And as before, we have other methods we can use with videos like “start_celebrity_recognition()”, “start_content_moderation()”, “start_face_detection()”, “start_face_search()”, “start_person_tracking()” each with its “get” method to get results using JobId.


Google Cloud Vision / VideoIntelligence

Now let’s move on to the Google Cloud Vision service - here the setup steps are almost the same:

You go to the console page and create an account to get a free 12 months subscription.

  • Go to this page to activate the vision API
  • From the top menu you will find a drop down menu with your Google cloud projects. Select or create a new one.
  • Then click “Continue” to enable the API for this project
  • Now from the side menu choose “Storage” to create a bucket for the project
  • Upload your files to the bucket
  • Now - as we did with AWS - we need account credentials to create a client in our code. In this page you can create a new service account and after you’re done, it will download a JSON file with your credentials.
  • Now, in our Ubuntu terminal we add the file location to an environment variable.
    export GOOGLE_APPLICATION_CREDENTIALS="/path/to/file"
  • Install the python Google cloud API pip install google-cloud-vision google-cloud-videointelligence

Now, we want to do the same stuff we did with our files with Rekognition.

Open a python terminal:

In [1]: from import types
In [2]: from import vision

# Now create a client
In [3]: client = vision.ImageAnnotatorClient()

# Then, we label our image
In [4]: response = client.annotate_image({'image': {'source': {'image_uri': 'gs://bucket-name/file-name'}}, 'features': [{'type': vision.enums.Feature.Type.LABEL_DETECTION}]})

# Now to get the labels:
In [5]: labels = response.label_annotations
In [6]: for label in labels:
...: print(label.description, label.score)
(u'living room', 0.9214476346969604)
(u'interior design', 0.8677590489387512)
(u'room', 0.8587830066680908)
(u'ceiling', 0.7799193859100342)
(u'real estate', 0.6248593926429749)
(u'floor', 0.5974909663200378)
(u'flooring', 0.5898616909980774)
(u'interior designer', 0.5724017024040222)
(u'lobby', 0.5487929582595825)
(u'hardwood', 0.5441449284553528)


Here we have our labels with their confidence scores.

We can immediately see the difference. The AWS Rekognition service can recognize more objects in the scene while the Google Cloud recognizes the entire scene rather than smaller objects. It looks at the bigger picture here.


Now let’s try a video. The process is very similar. But before we need to enable the video intelligence API as we did with the Vision API.


Then we can use it:


In [1]: from import videointelligence
In [2]: video_client = videointelligence.VideoIntelligenceServiceClient()
In [5]: operation = video_client.annotate_video('gs://adawod2-bucket/goodtable.mp4', features=features) In [11]: result = operation.result()
In [8]: segment_labels = result.annotation_results[0].segment_label_annotations
In [10]: for i, segment_label in enumerate(segment_labels):
...: print('Video label description: {}'.format(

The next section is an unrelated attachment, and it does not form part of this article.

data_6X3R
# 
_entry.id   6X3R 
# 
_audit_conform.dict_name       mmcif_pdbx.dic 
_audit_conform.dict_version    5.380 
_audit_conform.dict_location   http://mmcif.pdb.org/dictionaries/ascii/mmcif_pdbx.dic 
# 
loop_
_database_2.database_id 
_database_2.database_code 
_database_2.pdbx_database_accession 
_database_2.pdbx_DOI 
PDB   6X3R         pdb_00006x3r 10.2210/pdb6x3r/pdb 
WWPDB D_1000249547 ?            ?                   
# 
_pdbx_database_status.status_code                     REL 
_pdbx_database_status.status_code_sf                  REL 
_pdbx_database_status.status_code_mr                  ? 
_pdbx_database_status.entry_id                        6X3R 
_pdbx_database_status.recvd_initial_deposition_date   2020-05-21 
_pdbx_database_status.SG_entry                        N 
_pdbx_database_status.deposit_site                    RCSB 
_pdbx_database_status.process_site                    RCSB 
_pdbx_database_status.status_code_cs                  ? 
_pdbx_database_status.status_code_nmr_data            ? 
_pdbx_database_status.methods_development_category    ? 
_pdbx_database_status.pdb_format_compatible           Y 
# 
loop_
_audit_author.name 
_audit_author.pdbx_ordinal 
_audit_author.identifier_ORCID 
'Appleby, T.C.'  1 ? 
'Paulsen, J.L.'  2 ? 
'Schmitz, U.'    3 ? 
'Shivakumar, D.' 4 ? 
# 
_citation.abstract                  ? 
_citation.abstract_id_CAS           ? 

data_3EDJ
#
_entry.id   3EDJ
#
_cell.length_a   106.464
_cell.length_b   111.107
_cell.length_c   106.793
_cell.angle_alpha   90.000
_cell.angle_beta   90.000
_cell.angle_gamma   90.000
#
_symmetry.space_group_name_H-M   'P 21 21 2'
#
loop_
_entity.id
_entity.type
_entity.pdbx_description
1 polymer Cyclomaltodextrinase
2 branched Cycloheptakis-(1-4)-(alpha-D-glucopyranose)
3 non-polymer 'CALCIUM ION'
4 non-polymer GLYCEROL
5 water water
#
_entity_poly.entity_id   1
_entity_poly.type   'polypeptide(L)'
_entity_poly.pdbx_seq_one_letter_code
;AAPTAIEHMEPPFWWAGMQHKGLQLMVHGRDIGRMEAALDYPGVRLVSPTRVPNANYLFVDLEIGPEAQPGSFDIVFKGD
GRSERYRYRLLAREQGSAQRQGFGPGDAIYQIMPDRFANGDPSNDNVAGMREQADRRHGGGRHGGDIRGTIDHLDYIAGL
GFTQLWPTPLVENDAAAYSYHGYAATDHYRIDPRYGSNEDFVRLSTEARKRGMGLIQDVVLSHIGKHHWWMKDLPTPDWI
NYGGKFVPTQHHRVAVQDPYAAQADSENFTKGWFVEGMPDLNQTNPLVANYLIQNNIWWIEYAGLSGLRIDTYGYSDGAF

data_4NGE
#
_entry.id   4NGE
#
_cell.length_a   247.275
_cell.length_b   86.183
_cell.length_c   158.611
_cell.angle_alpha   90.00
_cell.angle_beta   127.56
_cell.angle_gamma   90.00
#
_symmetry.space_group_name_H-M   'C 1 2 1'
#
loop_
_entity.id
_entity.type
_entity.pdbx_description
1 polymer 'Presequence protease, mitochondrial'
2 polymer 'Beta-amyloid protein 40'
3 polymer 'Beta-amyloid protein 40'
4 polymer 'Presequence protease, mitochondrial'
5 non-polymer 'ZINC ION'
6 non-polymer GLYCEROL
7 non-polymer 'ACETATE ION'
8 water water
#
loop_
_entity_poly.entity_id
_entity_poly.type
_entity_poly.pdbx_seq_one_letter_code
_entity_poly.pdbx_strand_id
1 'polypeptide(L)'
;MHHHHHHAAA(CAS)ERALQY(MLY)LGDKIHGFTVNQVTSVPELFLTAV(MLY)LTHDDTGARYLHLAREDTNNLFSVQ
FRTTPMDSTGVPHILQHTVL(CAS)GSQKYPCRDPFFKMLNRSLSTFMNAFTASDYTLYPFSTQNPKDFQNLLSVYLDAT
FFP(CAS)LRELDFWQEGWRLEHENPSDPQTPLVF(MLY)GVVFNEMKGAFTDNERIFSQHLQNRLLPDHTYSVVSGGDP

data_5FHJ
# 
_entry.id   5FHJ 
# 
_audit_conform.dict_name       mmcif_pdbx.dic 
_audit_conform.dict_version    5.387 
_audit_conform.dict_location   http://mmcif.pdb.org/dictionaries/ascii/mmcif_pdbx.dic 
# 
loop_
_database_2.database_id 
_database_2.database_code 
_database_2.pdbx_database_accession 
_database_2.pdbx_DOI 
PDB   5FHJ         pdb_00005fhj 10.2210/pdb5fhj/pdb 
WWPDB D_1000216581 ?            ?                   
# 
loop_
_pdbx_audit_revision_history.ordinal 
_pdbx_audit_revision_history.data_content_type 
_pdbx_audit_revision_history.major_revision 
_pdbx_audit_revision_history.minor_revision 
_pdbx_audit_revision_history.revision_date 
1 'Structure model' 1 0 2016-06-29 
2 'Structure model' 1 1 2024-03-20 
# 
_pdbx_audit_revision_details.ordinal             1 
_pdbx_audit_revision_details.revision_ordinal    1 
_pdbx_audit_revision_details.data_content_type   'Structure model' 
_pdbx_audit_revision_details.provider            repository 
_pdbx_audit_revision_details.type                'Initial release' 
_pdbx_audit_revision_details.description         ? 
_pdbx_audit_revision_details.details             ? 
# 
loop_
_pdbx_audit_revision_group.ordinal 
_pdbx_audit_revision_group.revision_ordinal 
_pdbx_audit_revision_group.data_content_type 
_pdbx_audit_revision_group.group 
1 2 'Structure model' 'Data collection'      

...: segment_label.entity.description))
...: for category_entity in segment_label.category_entities:
...: print('\tLabel category description: {}'.format(
...: category_entity.description))

...: ...: for i, segment in enumerate(segment_label.segments):
...: start_time = (segment.segment.start_time_offset.seconds +
...: segment.segment.start_time_offset.nanos / 1e9)
...: end_time = (segment.segment.end_time_offset.seconds +
...: segment.segment.end_time_offset.nanos / 1e9)
...: positions = '{}s to {}s'.format(start_time, end_time)
...: confidence = segment.confidence
...: print('\tSegment {}: {}'.format(i, positions))
...: print('\tConfidence: {}'.format(confidence))
...: print('\n')
[Out]: Video label description: monochrome photography
Label category description: photography
Segment 0: 0.0s to 619.95264s
Confidence: 0.514091789722

Video label description: black and white
Label category description: style
Segment 0: 0.0s to 619.95264s
Confidence: 0.880857467651
Video label description: monochrome
Label category description: style
Segment 0: 0.0s to 619.95264s
Confidence: 0.499802052975


The Google Vision service includes many features like: Face Detection, Logos, Object labelling, Landmarks labelling, Text Recognition, Safe Search detection and Extract Web Entities. 

The Google Video Intelligence includes Object labelling, Shot Change detection and content moderation.

Unfortunately, there is no way on the Google console to measure the server response time as we did with AWS.


Conclusion: What to use - AWS Rekognition or Google Cloud Vision?

What is best for your app?

I, personally, believe that this is the wrong question. In computer science in general, there is no concept of “Best”. There is no best sorting algorithm, there is no best network topology, there is no best database engine, there is no best API, … etc.

Each has its advantages and disadvantages. So, let’s compare:


AWS Rekognition

Google Cloud (Vision/Video)


Gives you free cost for the first 1,000 minutes of video and 5,000 images per month for the first year

Other than that, Rekognition is relatively cheaper than Google Cloud Vision/Video

The first 1,000 units per month are free (not just the first year)


Up to 2 seconds per image and 2 minutes per video

Similar performance (measured by response time to client)


Object detection, face detection and recognition, content moderation, celebrity recognition, activity recognition, person tracking, text recognition

Object detection, face detection but NOT recognition, content moderation, text recognition

Diversity of labels

Can detect more variety of little details in the image

Mostly looks at the bigger image

Code Clarity

Very clear and easy

A little bit ambiguous


Screenshot Google Cloud Api Backend

Screenshot AWS 02

So, again, what to choose?

It is all up to you. You know your financial status, your needs in your app and what each API can provide for you. 

For example, AWS might seem cheaper at first but on the long run Google cloud will save much more money. Another example is that they have different accuracies in different functions. Like that AWS beats Google in Text Detection. When you run our example image on Google Vision, you will find that it identified some of the window blinds as the letters E and F. While on AWS Rekognition you get nothing.


What has been your experience with this services? Which do you prefer? 
Just log in or register and leave a comment or further information here.